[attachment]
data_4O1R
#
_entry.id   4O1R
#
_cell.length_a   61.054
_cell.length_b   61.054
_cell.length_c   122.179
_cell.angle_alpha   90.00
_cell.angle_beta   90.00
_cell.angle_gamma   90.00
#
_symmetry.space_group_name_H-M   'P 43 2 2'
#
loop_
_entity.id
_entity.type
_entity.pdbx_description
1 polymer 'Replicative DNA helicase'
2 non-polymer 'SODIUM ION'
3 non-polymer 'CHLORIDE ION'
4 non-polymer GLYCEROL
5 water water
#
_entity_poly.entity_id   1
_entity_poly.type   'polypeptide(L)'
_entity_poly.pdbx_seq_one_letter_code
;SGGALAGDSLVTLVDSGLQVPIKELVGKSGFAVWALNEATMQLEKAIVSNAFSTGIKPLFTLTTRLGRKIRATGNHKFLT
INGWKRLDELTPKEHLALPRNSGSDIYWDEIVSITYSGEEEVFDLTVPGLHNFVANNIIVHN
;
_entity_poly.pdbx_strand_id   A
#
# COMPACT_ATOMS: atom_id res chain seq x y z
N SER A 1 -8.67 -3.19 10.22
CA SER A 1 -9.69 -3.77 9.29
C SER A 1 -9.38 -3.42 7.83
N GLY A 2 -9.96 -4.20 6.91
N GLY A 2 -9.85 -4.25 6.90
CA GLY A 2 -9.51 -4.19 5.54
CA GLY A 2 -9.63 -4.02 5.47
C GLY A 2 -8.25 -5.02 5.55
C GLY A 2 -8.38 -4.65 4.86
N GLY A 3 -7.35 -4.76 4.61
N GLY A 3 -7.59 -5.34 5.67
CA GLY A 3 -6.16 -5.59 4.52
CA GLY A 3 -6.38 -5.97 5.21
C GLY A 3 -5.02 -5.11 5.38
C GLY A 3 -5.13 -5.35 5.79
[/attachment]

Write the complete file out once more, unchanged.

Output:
data_4O1R
#
_entry.id   4O1R
#
_cell.length_a   61.054
_cell.length_b   61.054
_cell.length_c   122.179
_cell.angle_alpha   90.00
_cell.angle_beta   90.00
_cell.angle_gamma   90.00
#
_symmetry.space_group_name_H-M   'P 43 2 2'
#
loop_
_entity.id
_entity.type
_entity.pdbx_description
1 polymer 'Replicative DNA helicase'
2 non-polymer 'SODIUM ION'
3 non-polymer 'CHLORIDE ION'
4 non-polymer GLYCEROL
5 water water
#
_entity_poly.entity_id   1
_entity_poly.type   'polypeptide(L)'
_entity_poly.pdbx_seq_one_letter_code
;SGGALAGDSLVTLVDSGLQVPIKELVGKSGFAVWALNEATMQLEKAIVSNAFSTGIKPLFTLTTRLGRKIRATGNHKFLT
INGWKRLDELTPKEHLALPRNSGSDIYWDEIVSITYSGEEEVFDLTVPGLHNFVANNIIVHN
;
_entity_poly.pdbx_strand_id   A
#
# COMPACT_ATOMS: atom_id res chain seq x y z
N SER A 1 -8.67 -3.19 10.22
CA SER A 1 -9.69 -3.77 9.29
C SER A 1 -9.38 -3.42 7.83
N GLY A 2 -9.96 -4.20 6.91
N GLY A 2 -9.85 -4.25 6.90
CA GLY A 2 -9.51 -4.19 5.54
CA GLY A 2 -9.63 -4.02 5.47
C GLY A 2 -8.25 -5.02 5.55
C GLY A 2 -8.38 -4.65 4.86
N GLY A 3 -7.35 -4.76 4.61
N GLY A 3 -7.59 -5.34 5.67
CA GLY A 3 -6.16 -5.59 4.52
CA GLY A 3 -6.38 -5.97 5.21
C GLY A 3 -5.02 -5.11 5.38
C GLY A 3 -5.13 -5.35 5.79